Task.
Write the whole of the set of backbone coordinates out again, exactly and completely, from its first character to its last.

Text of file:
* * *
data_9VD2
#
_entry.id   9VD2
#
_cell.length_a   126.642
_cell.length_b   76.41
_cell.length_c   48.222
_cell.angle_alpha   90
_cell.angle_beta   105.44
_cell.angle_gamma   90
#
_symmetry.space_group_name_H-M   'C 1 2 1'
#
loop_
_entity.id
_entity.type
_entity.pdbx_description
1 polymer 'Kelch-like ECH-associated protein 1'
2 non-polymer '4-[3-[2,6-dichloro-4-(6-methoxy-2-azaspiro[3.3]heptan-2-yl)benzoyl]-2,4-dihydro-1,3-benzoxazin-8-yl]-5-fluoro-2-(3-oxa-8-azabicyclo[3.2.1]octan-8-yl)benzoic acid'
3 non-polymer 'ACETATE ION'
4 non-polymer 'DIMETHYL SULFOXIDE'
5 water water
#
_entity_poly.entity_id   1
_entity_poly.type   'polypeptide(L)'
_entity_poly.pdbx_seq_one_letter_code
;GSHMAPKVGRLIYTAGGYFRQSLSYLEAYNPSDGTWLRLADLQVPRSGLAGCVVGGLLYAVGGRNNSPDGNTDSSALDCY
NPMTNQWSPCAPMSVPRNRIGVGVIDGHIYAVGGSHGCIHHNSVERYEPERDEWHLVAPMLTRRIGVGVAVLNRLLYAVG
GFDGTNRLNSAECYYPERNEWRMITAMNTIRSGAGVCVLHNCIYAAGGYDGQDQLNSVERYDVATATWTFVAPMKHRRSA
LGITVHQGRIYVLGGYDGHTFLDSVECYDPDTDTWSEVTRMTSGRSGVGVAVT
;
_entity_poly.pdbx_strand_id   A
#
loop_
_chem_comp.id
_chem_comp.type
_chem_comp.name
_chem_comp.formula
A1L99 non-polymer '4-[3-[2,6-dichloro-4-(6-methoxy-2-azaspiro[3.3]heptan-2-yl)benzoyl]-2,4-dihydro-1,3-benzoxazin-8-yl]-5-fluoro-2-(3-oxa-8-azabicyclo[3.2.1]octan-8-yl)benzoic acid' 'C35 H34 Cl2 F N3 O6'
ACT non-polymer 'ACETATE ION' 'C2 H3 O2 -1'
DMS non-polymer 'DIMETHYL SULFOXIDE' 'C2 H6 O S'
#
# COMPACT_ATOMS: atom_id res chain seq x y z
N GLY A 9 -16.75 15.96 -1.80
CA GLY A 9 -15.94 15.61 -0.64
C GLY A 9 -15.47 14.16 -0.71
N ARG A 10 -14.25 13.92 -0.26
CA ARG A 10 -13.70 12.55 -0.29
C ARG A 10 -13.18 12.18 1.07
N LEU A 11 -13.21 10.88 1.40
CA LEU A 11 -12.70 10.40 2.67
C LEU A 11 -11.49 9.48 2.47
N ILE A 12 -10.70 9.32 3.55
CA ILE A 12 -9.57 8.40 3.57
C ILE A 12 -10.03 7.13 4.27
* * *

data_9VD2
#
_entry.id   9VD2
#
_cell.length_a   126.642
_cell.length_b   76.41
_cell.length_c   48.222
_cell.angle_alpha   90
_cell.angle_beta   105.44
_cell.angle_gamma   90
#
_symmetry.space_group_name_H-M   'C 1 2 1'
#
loop_
_entity.id
_entity.type
_entity.pdbx_description
1 polymer 'Kelch-like ECH-associated protein 1'
2 non-polymer '4-[3-[2,6-dichloro-4-(6-methoxy-2-azaspiro[3.3]heptan-2-yl)benzoyl]-2,4-dihydro-1,3-benzoxazin-8-yl]-5-fluoro-2-(3-oxa-8-azabicyclo[3.2.1]octan-8-yl)benzoic acid'
3 non-polymer 'ACETATE ION'
4 non-polymer 'DIMETHYL SULFOXIDE'
5 water water
#
_entity_poly.entity_id   1
_entity_poly.type   'polypeptide(L)'
_entity_poly.pdbx_seq_one_letter_code
;GSHMAPKVGRLIYTAGGYFRQSLSYLEAYNPSDGTWLRLADLQVPRSGLAGCVVGGLLYAVGGRNNSPDGNTDSSALDCY
NPMTNQWSPCAPMSVPRNRIGVGVIDGHIYAVGGSHGCIHHNSVERYEPERDEWHLVAPMLTRRIGVGVAVLNRLLYAVG
GFDGTNRLNSAECYYPERNEWRMITAMNTIRSGAGVCVLHNCIYAAGGYDGQDQLNSVERYDVATATWTFVAPMKHRRSA
LGITVHQGRIYVLGGYDGHTFLDSVECYDPDTDTWSEVTRMTSGRSGVGVAVT
;
_entity_poly.pdbx_strand_id   A
#
loop_
_chem_comp.id
_chem_comp.type
_chem_comp.name
_chem_comp.formula
A1L99 non-polymer '4-[3-[2,6-dichloro-4-(6-methoxy-2-azaspiro[3.3]heptan-2-yl)benzoyl]-2,4-dihydro-1,3-benzoxazin-8-yl]-5-fluoro-2-(3-oxa-8-azabicyclo[3.2.1]octan-8-yl)benzoic acid' 'C35 H34 Cl2 F N3 O6'
ACT non-polymer 'ACETATE ION' 'C2 H3 O2 -1'
DMS non-polymer 'DIMETHYL SULFOXIDE' 'C2 H6 O S'
#
# COMPACT_ATOMS: atom_id res chain seq x y z
N GLY A 9 -16.75 15.96 -1.80
CA GLY A 9 -15.94 15.61 -0.64
C GLY A 9 -15.47 14.16 -0.71
N ARG A 10 -14.25 13.92 -0.26
CA ARG A 10 -13.70 12.55 -0.29
C ARG A 10 -13.18 12.18 1.07
N LEU A 11 -13.21 10.88 1.40
CA LEU A 11 -12.70 10.40 2.67
C LEU A 11 -11.49 9.48 2.47
N ILE A 12 -10.70 9.32 3.55
CA ILE A 12 -9.57 8.40 3.57
C ILE A 12 -10.03 7.13 4.27